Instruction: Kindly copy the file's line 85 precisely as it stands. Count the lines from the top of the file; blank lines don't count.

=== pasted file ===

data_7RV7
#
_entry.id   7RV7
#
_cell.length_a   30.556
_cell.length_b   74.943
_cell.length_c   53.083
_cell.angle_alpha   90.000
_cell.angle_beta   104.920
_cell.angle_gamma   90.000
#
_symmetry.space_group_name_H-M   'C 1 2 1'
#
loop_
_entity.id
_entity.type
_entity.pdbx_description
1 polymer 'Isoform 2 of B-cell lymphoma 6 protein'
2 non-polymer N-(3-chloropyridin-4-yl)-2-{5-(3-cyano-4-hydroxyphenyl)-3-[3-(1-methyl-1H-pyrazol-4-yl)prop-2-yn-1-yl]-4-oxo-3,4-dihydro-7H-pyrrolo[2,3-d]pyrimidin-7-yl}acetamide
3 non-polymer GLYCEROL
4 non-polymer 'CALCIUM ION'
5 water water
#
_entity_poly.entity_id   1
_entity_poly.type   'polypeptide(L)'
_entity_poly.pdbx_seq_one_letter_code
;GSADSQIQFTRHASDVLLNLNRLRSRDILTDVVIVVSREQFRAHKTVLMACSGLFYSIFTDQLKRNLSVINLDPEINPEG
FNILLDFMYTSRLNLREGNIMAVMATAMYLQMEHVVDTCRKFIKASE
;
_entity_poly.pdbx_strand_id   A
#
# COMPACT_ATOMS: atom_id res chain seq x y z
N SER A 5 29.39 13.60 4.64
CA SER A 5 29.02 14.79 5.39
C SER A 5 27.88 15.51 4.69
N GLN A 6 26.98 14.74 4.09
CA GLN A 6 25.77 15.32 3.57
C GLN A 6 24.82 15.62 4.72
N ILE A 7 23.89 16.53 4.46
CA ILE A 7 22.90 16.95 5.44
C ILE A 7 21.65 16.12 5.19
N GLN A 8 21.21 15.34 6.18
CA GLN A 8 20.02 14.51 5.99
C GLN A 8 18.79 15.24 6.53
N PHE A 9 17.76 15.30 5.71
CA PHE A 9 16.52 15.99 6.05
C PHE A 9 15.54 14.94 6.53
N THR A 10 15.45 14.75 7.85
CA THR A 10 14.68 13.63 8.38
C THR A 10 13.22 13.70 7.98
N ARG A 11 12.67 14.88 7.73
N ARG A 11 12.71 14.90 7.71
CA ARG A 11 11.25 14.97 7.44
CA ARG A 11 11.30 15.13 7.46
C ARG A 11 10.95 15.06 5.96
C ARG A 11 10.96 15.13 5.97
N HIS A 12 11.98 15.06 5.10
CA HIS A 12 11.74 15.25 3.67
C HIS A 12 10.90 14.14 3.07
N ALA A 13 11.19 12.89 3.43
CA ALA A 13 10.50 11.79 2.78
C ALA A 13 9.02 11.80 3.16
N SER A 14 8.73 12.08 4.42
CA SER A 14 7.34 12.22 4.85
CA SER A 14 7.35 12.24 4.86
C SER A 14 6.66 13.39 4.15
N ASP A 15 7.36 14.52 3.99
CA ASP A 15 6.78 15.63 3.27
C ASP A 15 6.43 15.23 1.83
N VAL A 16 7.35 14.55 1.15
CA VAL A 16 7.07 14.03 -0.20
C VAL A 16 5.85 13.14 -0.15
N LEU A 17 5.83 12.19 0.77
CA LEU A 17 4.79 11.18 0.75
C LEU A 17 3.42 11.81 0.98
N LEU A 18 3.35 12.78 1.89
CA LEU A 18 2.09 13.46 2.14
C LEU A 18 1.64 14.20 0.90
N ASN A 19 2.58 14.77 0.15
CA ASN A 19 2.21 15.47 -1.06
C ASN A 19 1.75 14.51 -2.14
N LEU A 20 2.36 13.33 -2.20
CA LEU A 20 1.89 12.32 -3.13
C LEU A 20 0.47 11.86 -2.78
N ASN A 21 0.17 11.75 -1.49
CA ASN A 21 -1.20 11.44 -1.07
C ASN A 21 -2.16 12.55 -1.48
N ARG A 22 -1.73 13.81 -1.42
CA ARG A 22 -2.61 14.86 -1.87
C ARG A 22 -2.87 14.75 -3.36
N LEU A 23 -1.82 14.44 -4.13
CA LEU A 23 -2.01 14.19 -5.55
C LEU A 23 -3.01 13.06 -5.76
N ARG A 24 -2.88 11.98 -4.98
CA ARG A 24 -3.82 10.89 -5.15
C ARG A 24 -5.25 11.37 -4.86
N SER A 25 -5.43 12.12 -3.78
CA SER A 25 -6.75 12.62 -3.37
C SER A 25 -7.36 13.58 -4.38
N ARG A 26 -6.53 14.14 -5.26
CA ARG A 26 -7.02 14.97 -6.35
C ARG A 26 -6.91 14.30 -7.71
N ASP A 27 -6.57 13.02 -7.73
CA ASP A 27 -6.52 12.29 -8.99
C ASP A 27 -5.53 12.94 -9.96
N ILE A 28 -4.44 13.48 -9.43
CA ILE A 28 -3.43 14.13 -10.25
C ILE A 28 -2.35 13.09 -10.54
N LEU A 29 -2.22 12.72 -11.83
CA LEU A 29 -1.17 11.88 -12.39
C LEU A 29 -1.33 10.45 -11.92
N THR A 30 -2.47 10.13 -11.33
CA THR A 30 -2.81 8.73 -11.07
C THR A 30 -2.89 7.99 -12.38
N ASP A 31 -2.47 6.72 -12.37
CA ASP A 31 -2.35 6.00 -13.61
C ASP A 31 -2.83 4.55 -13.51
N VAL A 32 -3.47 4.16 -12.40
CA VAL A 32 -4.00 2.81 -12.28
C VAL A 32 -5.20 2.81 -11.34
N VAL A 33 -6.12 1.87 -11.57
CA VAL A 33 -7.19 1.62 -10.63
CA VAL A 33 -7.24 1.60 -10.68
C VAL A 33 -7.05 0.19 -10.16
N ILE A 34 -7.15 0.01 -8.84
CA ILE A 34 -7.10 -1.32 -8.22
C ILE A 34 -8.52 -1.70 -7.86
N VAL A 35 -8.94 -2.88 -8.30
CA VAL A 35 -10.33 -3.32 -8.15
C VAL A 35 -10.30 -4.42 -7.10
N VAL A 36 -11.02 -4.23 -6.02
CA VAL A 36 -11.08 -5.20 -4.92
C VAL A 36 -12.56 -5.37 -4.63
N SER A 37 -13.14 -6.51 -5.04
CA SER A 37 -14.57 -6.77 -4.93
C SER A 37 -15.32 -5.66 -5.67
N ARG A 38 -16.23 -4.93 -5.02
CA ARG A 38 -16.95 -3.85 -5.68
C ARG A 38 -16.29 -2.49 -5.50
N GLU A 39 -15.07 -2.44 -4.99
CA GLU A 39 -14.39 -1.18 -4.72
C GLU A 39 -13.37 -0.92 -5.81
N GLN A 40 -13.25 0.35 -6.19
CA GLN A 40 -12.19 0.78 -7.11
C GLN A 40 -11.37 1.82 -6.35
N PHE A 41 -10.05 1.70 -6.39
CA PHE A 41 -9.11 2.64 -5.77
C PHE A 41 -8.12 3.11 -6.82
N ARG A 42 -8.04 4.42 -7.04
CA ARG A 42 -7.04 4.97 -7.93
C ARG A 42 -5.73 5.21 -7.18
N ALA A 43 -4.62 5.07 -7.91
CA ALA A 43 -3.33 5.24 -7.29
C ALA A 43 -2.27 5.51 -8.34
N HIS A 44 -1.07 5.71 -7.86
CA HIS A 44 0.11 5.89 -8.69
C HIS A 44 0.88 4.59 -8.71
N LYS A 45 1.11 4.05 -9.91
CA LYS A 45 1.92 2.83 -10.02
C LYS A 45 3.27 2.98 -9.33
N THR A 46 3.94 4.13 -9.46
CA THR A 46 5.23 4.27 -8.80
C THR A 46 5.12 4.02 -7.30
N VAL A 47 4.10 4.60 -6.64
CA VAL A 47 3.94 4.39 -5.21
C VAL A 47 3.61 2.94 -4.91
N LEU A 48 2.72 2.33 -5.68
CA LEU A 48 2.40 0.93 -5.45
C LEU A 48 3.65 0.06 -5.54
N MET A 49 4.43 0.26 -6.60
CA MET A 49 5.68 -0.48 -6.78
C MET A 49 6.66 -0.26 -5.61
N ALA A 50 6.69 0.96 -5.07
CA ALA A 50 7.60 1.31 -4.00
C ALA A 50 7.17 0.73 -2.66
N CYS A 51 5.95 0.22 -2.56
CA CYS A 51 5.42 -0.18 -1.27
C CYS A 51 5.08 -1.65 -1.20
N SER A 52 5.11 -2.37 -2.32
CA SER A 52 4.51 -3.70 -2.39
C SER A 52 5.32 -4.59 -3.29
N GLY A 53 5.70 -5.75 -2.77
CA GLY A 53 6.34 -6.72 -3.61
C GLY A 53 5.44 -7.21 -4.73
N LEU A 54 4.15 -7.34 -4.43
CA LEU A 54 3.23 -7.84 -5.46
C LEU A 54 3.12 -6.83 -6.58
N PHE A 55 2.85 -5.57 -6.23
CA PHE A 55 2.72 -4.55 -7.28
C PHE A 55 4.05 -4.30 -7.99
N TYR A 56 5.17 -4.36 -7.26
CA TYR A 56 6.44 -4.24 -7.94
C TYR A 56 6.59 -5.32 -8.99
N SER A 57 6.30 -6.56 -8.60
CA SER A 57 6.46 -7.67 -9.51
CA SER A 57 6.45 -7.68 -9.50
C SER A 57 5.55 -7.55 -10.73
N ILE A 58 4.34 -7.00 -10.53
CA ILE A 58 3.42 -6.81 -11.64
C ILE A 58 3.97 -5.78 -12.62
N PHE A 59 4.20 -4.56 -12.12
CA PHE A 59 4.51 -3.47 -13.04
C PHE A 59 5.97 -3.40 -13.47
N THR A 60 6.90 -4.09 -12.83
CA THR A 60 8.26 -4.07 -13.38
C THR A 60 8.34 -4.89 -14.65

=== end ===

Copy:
N ASN A 21 0.17 11.75 -1.49